Liege Airport has been shortlisted once again for European Airport of the Year at this year’s PLA Awards after winning the award last year. In a recent interview, Payload Asia talks to Steven Verhasselt, commercial VP at LGG, as he gives his take on the current market situation, where the air cargo industry is headed, and how the airport is gearing up for another peak season.
What are the challenges faced by air hubs given the wave of coronavirus cases seen across the globe, and how has Liege adjusted its operations to respond accordingly?
The main challenge is the unexpected and unprecedented shift from a mixed belly/freighter capacity to a freighter only capacity in the global market. As a dedicated cargo airport, Liege Airport has worked in this model for many years. The cargo volumes in Liege increased from 300,000 tonnes to over 1 million tonnes on freighter cargo capacity only.
The shift in the global market did impact Liege Airport less than other airports, but we still had to ramp up operational capacity, especially for peak management. In times where staffing was sometimes an issue due to Covid restrictions, this posed a stiff challenge. We can only thank all the staff of all service providers in and around Liege Airport for their excellent work.
Capacity constraints in container shipping have led forwarders, logistics providers and shippers to turn to other modes like air freight. What’s your take on this? Are you seeing more demand for unscheduled air cargo charters given the congestions at sea?
The market is changing as a result of the issues in seafreight and the lack of capacity in airfreight. Freight forwarders and shippers are securing guaranteed airfreight capacity by setting up their own programs, either scheduled, seasonal charter programs or ad hoc charters.
For the airports, flexibility is the key to enable this kind of operation. As the demand ramps up towards what looks to become a long end-of-the-year peak, managing the demand according to the resources, to maintain quality services, has become a Liege Cargo Community task. Cooperation is needed between all stakeholders to deal with the new market situation.
As a main cargo hub, will the slot use imposed by the European Commission for the upcoming winter season likely to affect your operations? What would be your advice for airport operators looking to develop cargo operations?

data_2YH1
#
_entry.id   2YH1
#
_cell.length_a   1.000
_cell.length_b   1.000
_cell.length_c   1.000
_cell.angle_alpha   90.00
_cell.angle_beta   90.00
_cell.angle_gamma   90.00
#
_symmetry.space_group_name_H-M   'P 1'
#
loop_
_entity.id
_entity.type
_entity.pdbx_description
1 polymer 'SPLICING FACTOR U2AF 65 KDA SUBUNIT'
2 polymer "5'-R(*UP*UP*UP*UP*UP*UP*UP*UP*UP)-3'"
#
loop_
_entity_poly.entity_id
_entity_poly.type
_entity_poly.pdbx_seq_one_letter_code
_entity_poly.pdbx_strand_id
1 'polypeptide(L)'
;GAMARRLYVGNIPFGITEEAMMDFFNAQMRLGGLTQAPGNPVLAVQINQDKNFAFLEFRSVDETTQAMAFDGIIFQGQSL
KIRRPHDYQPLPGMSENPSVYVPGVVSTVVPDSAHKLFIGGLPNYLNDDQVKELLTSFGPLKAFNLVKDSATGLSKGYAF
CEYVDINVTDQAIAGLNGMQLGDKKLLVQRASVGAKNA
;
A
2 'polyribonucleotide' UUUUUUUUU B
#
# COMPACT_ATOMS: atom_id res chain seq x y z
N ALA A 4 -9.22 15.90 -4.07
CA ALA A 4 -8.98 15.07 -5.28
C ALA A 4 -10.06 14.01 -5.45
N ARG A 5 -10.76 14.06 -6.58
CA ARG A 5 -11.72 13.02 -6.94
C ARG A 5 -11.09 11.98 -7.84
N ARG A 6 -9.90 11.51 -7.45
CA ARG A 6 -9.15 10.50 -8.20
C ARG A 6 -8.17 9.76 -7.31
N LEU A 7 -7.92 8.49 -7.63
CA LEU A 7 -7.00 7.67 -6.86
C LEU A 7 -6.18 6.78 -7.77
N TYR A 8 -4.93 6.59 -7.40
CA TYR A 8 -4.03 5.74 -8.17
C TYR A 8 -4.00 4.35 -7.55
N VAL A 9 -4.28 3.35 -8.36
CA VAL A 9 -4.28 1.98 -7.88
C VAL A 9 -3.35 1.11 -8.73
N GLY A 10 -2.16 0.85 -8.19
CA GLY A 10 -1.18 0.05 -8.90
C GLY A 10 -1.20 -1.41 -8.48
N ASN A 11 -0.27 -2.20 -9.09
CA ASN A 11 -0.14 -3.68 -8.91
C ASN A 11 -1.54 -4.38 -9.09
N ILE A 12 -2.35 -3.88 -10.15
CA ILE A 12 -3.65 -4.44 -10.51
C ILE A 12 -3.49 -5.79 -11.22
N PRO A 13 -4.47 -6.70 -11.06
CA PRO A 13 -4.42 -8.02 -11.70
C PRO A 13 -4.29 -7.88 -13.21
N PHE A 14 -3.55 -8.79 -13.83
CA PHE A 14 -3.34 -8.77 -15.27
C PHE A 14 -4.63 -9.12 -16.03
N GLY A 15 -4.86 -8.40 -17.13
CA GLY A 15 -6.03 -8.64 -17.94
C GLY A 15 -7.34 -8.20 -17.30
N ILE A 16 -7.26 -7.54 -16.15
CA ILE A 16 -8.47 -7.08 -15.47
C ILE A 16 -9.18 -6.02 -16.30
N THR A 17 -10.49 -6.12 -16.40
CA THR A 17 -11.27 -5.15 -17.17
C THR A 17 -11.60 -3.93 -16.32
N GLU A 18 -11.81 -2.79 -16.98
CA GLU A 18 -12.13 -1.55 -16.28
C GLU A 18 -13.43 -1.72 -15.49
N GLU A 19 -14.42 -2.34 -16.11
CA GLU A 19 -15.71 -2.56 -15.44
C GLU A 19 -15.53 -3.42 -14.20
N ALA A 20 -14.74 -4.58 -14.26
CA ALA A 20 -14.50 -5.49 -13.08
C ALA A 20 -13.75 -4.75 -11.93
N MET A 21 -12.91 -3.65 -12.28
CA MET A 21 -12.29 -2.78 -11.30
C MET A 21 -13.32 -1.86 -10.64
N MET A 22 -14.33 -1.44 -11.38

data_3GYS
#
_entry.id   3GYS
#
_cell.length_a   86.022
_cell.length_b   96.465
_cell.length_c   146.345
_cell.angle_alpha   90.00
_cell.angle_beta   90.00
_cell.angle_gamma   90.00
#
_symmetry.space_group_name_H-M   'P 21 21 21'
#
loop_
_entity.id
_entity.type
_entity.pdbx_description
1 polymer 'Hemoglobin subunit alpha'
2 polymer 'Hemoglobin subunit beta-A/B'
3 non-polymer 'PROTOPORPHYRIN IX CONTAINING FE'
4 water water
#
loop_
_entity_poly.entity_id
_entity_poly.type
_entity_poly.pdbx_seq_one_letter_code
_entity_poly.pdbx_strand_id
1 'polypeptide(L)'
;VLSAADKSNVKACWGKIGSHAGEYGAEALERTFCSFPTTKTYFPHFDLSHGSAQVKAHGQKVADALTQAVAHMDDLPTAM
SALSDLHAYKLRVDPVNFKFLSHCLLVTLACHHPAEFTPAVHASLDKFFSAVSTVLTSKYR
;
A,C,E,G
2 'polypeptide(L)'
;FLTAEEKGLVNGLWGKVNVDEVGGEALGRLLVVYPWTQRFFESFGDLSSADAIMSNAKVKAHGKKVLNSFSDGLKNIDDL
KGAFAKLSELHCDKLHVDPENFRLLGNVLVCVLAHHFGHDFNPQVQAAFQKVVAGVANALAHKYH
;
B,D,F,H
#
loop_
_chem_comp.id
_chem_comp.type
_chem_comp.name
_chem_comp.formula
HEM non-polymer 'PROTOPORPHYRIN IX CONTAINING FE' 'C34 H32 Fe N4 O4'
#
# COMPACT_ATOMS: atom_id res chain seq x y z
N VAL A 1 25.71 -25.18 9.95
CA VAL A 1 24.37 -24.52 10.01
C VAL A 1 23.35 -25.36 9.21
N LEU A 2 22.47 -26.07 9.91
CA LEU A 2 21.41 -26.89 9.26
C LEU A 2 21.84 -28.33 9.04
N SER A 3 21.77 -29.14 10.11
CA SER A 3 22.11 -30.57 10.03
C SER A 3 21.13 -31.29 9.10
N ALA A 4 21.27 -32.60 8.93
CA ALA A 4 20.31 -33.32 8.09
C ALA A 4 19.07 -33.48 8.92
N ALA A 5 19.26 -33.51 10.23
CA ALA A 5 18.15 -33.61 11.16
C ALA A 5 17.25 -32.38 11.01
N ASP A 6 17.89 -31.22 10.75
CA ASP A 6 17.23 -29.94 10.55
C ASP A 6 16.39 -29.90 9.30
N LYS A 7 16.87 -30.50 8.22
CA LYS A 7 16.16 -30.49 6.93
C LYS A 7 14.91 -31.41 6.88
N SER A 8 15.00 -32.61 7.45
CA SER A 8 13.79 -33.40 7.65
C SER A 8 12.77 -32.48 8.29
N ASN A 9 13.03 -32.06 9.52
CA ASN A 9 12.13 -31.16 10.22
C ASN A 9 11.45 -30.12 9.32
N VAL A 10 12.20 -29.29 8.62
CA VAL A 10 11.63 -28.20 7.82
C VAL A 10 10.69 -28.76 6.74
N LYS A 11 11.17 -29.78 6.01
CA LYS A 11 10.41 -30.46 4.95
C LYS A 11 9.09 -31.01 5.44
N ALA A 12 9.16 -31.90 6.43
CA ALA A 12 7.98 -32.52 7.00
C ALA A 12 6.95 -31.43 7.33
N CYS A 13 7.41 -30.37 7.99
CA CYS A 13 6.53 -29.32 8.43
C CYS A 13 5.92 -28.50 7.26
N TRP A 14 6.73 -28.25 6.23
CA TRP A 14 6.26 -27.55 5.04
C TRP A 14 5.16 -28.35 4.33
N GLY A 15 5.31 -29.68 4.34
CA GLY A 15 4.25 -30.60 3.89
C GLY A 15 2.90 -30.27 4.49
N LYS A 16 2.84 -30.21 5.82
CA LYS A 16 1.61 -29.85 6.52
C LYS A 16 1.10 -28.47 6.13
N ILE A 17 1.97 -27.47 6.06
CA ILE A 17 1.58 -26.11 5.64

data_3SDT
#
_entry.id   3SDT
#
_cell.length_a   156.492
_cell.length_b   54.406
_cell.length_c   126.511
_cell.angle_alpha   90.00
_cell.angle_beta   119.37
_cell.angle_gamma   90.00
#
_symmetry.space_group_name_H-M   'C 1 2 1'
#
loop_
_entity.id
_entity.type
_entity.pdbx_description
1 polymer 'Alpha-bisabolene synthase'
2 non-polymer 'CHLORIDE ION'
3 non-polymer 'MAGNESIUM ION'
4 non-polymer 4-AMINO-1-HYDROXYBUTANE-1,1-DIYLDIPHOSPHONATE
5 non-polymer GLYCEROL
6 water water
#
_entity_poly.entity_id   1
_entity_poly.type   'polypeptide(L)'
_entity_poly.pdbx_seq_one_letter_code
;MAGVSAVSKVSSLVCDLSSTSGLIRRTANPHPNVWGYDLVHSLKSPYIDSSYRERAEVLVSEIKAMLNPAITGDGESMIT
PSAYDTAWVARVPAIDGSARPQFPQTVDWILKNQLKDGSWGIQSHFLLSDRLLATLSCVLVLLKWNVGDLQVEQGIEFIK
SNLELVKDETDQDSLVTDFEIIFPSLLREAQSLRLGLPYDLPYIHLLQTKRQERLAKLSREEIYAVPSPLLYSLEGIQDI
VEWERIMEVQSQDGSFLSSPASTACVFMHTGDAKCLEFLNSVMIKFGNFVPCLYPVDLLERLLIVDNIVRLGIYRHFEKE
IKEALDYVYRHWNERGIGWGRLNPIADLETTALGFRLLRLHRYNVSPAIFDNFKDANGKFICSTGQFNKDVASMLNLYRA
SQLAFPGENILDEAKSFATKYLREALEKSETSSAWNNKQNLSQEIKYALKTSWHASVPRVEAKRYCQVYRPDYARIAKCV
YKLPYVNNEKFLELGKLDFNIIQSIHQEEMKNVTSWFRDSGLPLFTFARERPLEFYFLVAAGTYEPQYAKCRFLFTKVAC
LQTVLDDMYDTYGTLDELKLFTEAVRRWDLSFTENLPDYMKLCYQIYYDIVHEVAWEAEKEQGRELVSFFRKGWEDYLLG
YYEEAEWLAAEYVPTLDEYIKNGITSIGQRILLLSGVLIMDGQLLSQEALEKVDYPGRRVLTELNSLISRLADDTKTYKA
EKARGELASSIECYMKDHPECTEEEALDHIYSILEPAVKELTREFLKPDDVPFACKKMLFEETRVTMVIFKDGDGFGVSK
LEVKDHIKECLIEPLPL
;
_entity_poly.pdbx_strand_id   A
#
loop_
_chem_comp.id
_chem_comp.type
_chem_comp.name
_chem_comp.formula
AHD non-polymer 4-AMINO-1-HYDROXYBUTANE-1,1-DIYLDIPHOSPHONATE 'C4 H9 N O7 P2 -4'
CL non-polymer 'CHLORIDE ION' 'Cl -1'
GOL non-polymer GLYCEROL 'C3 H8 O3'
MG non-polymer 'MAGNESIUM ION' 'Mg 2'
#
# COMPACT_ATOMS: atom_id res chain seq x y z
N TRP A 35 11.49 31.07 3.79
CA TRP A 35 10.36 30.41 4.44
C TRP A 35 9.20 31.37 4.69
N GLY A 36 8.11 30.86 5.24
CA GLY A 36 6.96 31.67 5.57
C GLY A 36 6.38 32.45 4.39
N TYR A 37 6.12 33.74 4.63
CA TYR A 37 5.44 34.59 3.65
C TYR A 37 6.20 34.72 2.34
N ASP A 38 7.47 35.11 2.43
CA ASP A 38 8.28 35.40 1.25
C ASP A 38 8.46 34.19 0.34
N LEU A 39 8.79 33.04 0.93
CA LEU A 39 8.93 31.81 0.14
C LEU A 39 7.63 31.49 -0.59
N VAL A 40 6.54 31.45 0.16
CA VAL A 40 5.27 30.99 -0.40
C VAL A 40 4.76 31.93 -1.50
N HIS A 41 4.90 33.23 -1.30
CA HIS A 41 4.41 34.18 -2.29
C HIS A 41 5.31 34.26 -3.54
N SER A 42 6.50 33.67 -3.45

Liege Airport is not a slot regulated airport. There will be no direct impact for us. We hope that from a policy point of view, it is now clear that freighter operations deserve a policy of their own. Bilateral traffic rights dont really work, as airfreight only moves one way. Limiting operations to avoid optimization of the network only drives up the rates, which will be paid for by end customers. For slots, flexibility is needed as well, as freighters are not as punctual as passenger operations, due to the requirements in the logistics chain. Airport operators should know that, and discuss it with regulators. It is of utmost importance to be successful in IT infrastructure and human resources of course.
How is the airport gearing up for the upcoming peak season and how important is a close-knit cargo community when it comes to sudden surges in demand?
LGG is adding capacity, both in the first line and second line. In the first line, before the end of the year, the Cainiao E hub will be operational and the second handling facility will be up and running.
In the second line, investments for more capacity are coming up, and we hope to see the completion of an additional 200,000 square meter by the end of 2022. The seamless connection between first and second line, a combination of physical and digital infrastructure, is of utmost importance, as is the cooperation between all the members of the Liege Airport Cargo Community, young and old.
Where do you see air cargo headed, and what would be the key investments or trends that would help sustain the momentum?
Air cargo is currently on a growth path, and we believe that will continue. We sure hope the world returns to normal soon, and belly capacity will come back to relieve the pressure on capacity we see now.
e-commerce is an important driver already, but we still believe this is only the start. In the more developed e-commerce market, there is more diversification in e-commerce products, for example e-commerce in perishables and pharma. That will lead to even more flows by airfreight.
Investment in infrastructure, physical and digital, is key. Attracting talent to our industry is very important as well. As the air cargo industry shines as never before, this is the time to bring in young people with new and bright ideas to propel our industry to the next level.
Can you share with us the recent developments in the planned smart logistics hub with Cainiao/Alibaba?
We can not officially comment on the Cainiao hub. We are very happy with the progress. Phase 1 is on time and will be operational very soon, on time for the November peak.